Two members of the U.S. Commission on Civil Rights sent a letter last month warning lawyers at about 75 universities that "few, if any, college and university diversity admissions programs" would meet the test set by the Supreme Court in its ruling in Fisher v. Texas last June on affirmative action. The authors of the letter, Gail Heriot and Peter Kirsanow, are in a clear minority on the panel: they are an independent and Republican, respectively, while the other four current members are all Democrats, and President Obama has two remaining spots to fill.
The views they express in the letter -- which they made clear were delivered in their "capacity as individual commissioners" -- are consistent with what they have often said before in criticizing colleges' consideration of race in admissions, arguing both that it is illegal and that racial preferences "hurt, rather than help, their intended beneficiaries."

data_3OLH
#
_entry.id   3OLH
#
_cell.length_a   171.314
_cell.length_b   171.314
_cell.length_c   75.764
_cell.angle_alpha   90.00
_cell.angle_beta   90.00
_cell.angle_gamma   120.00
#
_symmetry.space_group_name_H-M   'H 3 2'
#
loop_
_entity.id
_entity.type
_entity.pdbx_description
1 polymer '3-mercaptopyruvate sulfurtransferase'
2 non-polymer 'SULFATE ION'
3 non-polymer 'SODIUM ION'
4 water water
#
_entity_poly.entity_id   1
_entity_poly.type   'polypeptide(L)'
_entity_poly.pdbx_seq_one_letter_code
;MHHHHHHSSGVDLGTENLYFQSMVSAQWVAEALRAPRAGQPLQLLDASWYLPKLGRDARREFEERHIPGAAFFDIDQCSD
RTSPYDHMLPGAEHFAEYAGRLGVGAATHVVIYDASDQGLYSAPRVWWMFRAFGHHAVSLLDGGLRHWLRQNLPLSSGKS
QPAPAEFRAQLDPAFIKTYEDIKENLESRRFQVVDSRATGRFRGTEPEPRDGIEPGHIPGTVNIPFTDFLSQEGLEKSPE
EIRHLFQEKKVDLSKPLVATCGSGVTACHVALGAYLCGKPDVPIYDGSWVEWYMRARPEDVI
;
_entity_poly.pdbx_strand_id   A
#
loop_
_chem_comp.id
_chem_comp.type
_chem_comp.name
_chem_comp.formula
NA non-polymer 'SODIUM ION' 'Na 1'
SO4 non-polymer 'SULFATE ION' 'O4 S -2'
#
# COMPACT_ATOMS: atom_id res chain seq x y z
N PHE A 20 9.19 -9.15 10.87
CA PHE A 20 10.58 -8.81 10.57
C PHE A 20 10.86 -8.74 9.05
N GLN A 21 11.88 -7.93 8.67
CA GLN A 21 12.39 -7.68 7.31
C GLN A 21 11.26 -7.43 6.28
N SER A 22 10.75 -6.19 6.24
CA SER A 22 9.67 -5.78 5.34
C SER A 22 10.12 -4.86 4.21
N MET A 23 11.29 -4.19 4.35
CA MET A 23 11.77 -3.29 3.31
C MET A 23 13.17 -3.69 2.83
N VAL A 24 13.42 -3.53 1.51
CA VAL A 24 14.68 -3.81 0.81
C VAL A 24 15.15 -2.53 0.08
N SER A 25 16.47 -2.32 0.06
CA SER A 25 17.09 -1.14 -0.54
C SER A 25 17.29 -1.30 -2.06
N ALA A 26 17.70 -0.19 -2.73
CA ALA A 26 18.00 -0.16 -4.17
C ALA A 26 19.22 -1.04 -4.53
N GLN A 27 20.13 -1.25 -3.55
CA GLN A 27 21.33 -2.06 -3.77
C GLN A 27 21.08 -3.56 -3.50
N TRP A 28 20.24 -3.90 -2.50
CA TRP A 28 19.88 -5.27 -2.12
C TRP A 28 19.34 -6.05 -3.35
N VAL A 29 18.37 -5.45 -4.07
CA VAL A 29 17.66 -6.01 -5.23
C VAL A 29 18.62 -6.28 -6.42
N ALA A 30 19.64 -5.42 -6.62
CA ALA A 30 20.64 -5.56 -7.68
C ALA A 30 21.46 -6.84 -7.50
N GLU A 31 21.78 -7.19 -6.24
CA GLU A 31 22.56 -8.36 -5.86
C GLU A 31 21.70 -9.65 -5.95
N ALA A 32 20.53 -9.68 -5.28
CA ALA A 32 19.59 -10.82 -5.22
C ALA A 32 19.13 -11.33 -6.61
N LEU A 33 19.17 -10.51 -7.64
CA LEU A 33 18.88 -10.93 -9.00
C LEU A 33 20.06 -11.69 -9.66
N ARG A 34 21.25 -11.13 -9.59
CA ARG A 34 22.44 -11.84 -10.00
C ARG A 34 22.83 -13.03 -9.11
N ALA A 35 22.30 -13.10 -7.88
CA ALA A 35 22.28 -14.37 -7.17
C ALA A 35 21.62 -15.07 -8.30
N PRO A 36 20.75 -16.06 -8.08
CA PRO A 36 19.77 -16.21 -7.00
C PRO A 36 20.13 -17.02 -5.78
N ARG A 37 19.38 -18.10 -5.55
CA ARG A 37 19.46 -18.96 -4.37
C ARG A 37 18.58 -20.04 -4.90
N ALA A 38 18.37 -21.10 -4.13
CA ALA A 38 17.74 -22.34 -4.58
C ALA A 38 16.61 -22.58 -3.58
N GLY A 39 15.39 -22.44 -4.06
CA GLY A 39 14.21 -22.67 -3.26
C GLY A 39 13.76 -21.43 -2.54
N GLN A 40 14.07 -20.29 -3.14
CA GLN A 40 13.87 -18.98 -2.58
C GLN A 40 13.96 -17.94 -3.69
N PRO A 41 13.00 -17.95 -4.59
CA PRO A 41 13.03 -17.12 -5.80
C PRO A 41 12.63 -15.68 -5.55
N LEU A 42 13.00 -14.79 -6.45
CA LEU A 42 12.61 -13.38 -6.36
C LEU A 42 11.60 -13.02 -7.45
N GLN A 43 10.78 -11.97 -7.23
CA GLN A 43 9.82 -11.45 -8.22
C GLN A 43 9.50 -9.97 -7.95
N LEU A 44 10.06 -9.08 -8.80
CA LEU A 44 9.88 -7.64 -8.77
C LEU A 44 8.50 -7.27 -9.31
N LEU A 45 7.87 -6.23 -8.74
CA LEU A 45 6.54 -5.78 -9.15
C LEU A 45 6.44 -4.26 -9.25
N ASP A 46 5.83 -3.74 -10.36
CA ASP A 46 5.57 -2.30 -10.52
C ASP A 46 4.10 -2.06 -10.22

College officials questioned the approach taken by the letter writers. “A letter on Civil Rights Commission stationery from a couple members sharing their personal legal interpretation of the Fisher decision does nothing to help campuses deal with these thorny issues but it can easily confuse and mislead those officials who receive it about the Commission’s views," Terry W. Hartle, senior vice president for government and public affairs at the American Council on Education, said via email.
The civil rights commission had a discussion more than two years ago over whether it was appropriate for individual members of the panel to send correspondence on commission letterhead. The panel's members concluded that it was permitted as long as the letter writers made it clear they were not speaking on behalf of the panel.
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